Friday, September 24, 2010

Knowledge brokering in the Web 2.0 era

I was recently asked to fill out an evaluation of AusPAnet to fill in a surveymonkey survey.

I would describe AusPAnet as knowledge brokers or evidence brokers. I also would describe myself as a knowledge broker/evidence broker.

Since encountering Web 2.0 concepts, I’ve been rethinking my assumptions about the best methods to advance my evidence brokering work in mental health promotion.

Before going on I need to own up. The following criticism of AusPAnet knowledge brokering strategies is also criticism of my own past efforts at knowledge brokering.

AusPAnet on their very basic website is says “AusPAnet is targeted to building knowledge and capacity in the physical activity workforce.”

Their main activity is a regular e-bulletin. It contains links to with short summaries, teasers about events, new journals articles and reports.

Internet technology has moved on and broadcast Web 1.0 e-bulletins are fast becoming outdated. Readers expectations are also changing. People are using less email and devoting more time to interactive social media such as Facebook and Twitter.

I and others want more interaction and discussion and opportunities for online professional conversations. Look how Facebook traffic has increased while email is dropping.

I don’t just want information gathered, selected, sorted and shoved at me. I want to talk about the ideas and contribute and discuss the ideas and information that I and other have found that we have found significant. I want to do this because it helps me integrate the new knowledge into my practice. It helps me learn.

Old One Way sign

By mobilene FLICKR Jim Grey

While it is useful to get a regular e-bulletin with lots of good stuff, a one-way e-bulletin does not engender dialogue about the ideas contained within.

To get evidence and ideas into practice it takes more than telling people about the research/ideas and data. There are many practical issues to be worked through to get a new idea into action. There are barriers to overcome, facilitators to mobilize, lots of practical details and contextual factors to understand and access. There is also the task of integrating the new knowledge into existing understandings and practice. This is a social process.

Online discussion supplemented by occasional face to face gathering help do this. The community of practice idea is a very useful strategy for discussing new ideas and to consider the implication of evidence for practice.

The essential point that I’m making is that in order to assimilate new ideas and take those ideas to the stage where they can be actioned locally, a social process of learning and the making meaning shared needs to happen and that social media toll can help. The logical conclusion of this is that successful knowledge brokers will in future being spending more of there time facilitating online learning communities.

While knowledge brokers will still devote their time to gathering, selecting, sorting and sharing evidence this will be a far more social process.

Web 2.0 tools offer no cost and low cost tools for doing this work. Web 2.0 tools such Facebook groups, Twitter, Ning, Linkedin, Skype, Youtube blogs and online events such webinars, Tweetups, video conferences can help with this.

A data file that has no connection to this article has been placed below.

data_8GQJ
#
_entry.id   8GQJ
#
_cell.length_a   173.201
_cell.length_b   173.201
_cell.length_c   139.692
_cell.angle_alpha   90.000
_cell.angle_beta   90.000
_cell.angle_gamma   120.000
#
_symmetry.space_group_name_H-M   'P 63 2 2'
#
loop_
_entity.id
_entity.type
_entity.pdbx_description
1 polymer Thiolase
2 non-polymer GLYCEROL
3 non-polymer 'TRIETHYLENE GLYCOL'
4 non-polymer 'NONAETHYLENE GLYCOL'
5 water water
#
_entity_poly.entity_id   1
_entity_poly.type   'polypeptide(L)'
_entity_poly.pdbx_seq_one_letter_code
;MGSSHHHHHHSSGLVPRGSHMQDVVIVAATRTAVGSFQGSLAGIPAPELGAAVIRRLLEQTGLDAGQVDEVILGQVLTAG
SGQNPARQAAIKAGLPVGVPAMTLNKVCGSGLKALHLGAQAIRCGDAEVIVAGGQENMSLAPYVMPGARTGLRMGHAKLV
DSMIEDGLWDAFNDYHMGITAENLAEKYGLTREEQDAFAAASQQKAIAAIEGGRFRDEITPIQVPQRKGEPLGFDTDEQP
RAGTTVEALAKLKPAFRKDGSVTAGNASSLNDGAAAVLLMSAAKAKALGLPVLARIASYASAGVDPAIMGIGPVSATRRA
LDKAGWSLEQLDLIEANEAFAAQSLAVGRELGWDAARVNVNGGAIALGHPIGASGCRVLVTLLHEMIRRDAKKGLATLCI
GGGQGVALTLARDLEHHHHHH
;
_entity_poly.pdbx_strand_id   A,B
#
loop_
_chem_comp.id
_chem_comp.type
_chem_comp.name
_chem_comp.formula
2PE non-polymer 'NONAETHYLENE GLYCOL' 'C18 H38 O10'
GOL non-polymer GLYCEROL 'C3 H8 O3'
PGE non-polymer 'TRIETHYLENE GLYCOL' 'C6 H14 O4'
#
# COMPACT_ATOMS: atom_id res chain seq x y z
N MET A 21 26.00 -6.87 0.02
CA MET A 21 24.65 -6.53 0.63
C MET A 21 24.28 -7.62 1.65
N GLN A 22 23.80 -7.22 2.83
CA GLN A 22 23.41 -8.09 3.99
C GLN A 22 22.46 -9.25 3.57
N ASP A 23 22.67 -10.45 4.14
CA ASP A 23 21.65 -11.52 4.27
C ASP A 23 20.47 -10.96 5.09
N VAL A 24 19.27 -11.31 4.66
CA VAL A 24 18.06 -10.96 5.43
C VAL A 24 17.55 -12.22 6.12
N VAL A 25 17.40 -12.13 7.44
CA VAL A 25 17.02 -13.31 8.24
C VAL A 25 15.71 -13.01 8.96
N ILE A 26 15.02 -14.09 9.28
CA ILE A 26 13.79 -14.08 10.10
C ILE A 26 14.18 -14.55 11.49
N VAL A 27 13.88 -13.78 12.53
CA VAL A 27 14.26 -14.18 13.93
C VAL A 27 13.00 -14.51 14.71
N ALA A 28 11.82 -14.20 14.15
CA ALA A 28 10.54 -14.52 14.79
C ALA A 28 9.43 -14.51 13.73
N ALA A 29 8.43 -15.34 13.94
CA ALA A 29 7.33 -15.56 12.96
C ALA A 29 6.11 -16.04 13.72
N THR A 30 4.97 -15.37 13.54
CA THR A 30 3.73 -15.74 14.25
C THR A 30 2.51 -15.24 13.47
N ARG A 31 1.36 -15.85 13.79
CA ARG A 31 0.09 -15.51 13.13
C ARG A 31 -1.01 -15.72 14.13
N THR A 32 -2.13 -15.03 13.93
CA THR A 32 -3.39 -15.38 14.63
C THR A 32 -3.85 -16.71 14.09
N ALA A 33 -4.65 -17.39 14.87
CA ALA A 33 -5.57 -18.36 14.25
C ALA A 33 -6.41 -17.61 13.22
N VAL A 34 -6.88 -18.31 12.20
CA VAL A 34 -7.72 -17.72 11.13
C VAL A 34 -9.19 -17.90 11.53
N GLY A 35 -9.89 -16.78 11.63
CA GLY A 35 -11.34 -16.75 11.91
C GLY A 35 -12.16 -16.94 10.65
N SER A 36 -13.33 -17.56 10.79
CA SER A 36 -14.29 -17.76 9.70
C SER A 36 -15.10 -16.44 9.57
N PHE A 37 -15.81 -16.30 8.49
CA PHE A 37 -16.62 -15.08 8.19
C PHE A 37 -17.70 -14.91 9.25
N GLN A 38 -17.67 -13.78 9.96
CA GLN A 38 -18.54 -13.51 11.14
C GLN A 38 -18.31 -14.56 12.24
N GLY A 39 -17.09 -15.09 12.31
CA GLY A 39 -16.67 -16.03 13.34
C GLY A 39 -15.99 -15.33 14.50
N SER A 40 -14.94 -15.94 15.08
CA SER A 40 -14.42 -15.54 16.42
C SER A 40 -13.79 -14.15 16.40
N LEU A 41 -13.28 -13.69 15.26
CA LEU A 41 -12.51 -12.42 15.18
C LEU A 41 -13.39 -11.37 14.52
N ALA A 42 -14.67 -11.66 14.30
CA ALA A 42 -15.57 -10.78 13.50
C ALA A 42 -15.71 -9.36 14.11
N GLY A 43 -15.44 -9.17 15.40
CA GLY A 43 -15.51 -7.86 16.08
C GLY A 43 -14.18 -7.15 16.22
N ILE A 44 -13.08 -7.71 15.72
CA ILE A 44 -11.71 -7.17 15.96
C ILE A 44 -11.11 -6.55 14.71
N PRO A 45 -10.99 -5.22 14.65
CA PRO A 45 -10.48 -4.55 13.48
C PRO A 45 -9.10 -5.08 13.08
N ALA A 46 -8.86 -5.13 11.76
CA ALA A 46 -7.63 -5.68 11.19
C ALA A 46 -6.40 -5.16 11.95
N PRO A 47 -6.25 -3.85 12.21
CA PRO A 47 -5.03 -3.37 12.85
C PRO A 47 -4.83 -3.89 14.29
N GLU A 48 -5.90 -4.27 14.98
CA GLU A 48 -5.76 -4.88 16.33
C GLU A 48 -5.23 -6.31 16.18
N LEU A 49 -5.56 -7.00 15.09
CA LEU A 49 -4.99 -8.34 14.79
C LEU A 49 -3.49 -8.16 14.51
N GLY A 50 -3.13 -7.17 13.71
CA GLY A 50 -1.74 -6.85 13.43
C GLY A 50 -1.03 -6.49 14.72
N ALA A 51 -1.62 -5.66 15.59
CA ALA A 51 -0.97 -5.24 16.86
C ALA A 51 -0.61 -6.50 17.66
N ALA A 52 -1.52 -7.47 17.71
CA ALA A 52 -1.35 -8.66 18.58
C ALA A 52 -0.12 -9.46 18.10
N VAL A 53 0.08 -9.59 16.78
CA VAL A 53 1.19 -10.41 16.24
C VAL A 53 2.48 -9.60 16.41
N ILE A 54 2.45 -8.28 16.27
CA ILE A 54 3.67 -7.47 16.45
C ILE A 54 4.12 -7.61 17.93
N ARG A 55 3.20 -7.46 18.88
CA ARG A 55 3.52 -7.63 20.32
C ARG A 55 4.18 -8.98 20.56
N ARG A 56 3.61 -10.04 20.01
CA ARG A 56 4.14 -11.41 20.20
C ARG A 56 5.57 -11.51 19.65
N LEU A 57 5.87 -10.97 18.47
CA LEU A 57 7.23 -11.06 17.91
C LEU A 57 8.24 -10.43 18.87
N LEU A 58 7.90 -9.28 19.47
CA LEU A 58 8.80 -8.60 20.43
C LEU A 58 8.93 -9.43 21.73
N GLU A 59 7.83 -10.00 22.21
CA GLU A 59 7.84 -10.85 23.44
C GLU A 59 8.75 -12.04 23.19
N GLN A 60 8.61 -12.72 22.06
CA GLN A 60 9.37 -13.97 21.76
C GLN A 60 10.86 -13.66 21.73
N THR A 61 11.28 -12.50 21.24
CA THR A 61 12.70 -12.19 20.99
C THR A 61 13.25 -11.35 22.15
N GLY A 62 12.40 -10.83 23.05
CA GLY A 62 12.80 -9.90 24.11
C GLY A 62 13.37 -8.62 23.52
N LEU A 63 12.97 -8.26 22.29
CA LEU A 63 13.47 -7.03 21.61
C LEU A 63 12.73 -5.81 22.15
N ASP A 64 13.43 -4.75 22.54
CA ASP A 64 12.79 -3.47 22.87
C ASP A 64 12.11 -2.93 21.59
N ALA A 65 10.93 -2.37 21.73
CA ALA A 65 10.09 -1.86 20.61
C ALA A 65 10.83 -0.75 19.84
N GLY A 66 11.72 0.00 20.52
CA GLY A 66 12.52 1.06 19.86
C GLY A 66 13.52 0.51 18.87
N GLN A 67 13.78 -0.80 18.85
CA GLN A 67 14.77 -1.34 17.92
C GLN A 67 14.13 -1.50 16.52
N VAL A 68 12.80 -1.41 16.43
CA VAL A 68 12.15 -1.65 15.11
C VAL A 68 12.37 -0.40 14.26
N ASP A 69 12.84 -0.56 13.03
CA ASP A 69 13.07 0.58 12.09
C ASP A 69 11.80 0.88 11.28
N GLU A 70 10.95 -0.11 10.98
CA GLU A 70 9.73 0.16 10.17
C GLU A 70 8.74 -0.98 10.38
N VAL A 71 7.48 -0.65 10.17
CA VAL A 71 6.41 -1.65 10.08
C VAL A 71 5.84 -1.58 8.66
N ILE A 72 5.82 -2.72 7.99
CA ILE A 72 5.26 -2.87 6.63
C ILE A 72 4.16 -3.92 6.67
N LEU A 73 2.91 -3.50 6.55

I’m yet to really adequately explore social book-marking tools such as Delicious as an evidence brokering tool. My organization uses an old version of Internet Explorer that does not properly interface with some Web 2.0 tools. I patiently await its update but eagerly explore these new ways of thinking.

Do you think I'm being foolish to embrace these changers?


  1. Did you notice I've used my first Flickr pic in my blog. Not sure I did the the best or correct way.

  2. Great use of a Flickr image that is under CC licence. The only other thing I would suggest is you leave a comment for the photographer, acknowledging you have used the photo and giving him the link of your blog post.

  3. I really liked the use of the picture. I am sad that I live so far from others that are interested in online facilitation , I won't be able to be face to face. I think that is hard because I still don't present myself well online. I tend to stay in the background.

  4. @Tracey It's OK to stay in the back ground until you decide you want to say something. Some times it takes a time to work out what your niche is going to be...what you're going to talk about. The other takes time to build confidence and competence which affects how much you say. Don't be afraid...just jump in there and have fun. Just remember, we're all feeling like you :)

  5. Malcolm I agree that social media is very powerful and definitely what will be used in the future. At the outset of this course I expected social networking within professional/industry circles ( to be very impersonal but it is amazing how you can really 'connect' with people online because they are so giving of themselves-both personally and sharing info and thoughts.
    @Sarah & @Tracey it is a reality that no matter how 'experienced' someone is with online tools and facilitation the speed of the new tools that come out make everyone in a position of being the learner at some stage & they are so willing to admit their ignorance because online environments offer so much support and assistance. As soon as you put it out there that you want to know something or don't understand there are plenty of people who offer their help.